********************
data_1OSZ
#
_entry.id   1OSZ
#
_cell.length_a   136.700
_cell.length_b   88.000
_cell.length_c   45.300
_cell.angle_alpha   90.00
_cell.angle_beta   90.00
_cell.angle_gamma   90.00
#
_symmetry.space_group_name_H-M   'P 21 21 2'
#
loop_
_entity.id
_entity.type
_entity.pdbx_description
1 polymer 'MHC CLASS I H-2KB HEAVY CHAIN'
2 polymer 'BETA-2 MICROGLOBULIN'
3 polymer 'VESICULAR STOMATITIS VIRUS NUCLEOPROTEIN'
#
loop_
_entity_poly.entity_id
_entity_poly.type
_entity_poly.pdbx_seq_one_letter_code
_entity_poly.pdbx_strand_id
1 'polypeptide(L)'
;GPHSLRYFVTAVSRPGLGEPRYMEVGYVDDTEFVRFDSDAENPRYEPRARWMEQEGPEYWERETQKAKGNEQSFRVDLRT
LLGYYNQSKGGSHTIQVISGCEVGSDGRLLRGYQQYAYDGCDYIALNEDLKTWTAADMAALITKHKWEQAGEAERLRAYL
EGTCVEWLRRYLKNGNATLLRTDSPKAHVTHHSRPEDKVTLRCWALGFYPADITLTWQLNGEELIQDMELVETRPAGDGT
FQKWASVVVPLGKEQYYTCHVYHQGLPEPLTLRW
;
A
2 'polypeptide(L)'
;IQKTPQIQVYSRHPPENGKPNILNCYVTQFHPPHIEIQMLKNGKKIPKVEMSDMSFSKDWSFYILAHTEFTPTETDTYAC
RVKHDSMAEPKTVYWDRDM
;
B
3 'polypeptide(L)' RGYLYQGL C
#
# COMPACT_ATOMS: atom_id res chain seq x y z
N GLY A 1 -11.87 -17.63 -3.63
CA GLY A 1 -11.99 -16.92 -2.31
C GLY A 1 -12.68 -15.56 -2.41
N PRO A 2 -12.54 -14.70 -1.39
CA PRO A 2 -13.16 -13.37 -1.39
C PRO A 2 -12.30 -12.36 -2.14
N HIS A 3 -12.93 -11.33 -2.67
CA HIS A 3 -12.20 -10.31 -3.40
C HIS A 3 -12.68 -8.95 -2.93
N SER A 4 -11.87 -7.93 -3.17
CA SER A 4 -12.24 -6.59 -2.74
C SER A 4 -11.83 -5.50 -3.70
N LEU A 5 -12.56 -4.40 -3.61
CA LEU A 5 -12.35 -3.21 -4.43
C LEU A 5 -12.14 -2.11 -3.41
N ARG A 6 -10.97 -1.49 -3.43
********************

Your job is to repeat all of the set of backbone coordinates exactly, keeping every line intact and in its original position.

data_1OSZ
#
_entry.id   1OSZ
#
_cell.length_a   136.700
_cell.length_b   88.000
_cell.length_c   45.300
_cell.angle_alpha   90.00
_cell.angle_beta   90.00
_cell.angle_gamma   90.00
#
_symmetry.space_group_name_H-M   'P 21 21 2'
#
loop_
_entity.id
_entity.type
_entity.pdbx_description
1 polymer 'MHC CLASS I H-2KB HEAVY CHAIN'
2 polymer 'BETA-2 MICROGLOBULIN'
3 polymer 'VESICULAR STOMATITIS VIRUS NUCLEOPROTEIN'
#
loop_
_entity_poly.entity_id
_entity_poly.type
_entity_poly.pdbx_seq_one_letter_code
_entity_poly.pdbx_strand_id
1 'polypeptide(L)'
;GPHSLRYFVTAVSRPGLGEPRYMEVGYVDDTEFVRFDSDAENPRYEPRARWMEQEGPEYWERETQKAKGNEQSFRVDLRT
LLGYYNQSKGGSHTIQVISGCEVGSDGRLLRGYQQYAYDGCDYIALNEDLKTWTAADMAALITKHKWEQAGEAERLRAYL
EGTCVEWLRRYLKNGNATLLRTDSPKAHVTHHSRPEDKVTLRCWALGFYPADITLTWQLNGEELIQDMELVETRPAGDGT
FQKWASVVVPLGKEQYYTCHVYHQGLPEPLTLRW
;
A
2 'polypeptide(L)'
;IQKTPQIQVYSRHPPENGKPNILNCYVTQFHPPHIEIQMLKNGKKIPKVEMSDMSFSKDWSFYILAHTEFTPTETDTYAC
RVKHDSMAEPKTVYWDRDM
;
B
3 'polypeptide(L)' RGYLYQGL C
#
# COMPACT_ATOMS: atom_id res chain seq x y z
N GLY A 1 -11.87 -17.63 -3.63
CA GLY A 1 -11.99 -16.92 -2.31
C GLY A 1 -12.68 -15.56 -2.41
N PRO A 2 -12.54 -14.70 -1.39
CA PRO A 2 -13.16 -13.37 -1.39
C PRO A 2 -12.30 -12.36 -2.14
N HIS A 3 -12.93 -11.33 -2.67
CA HIS A 3 -12.20 -10.31 -3.40
C HIS A 3 -12.68 -8.95 -2.93
N SER A 4 -11.87 -7.93 -3.17
CA SER A 4 -12.24 -6.59 -2.74
C SER A 4 -11.83 -5.50 -3.70
N LEU A 5 -12.56 -4.40 -3.61
CA LEU A 5 -12.35 -3.21 -4.43
C LEU A 5 -12.14 -2.11 -3.41
N ARG A 6 -10.97 -1.49 -3.43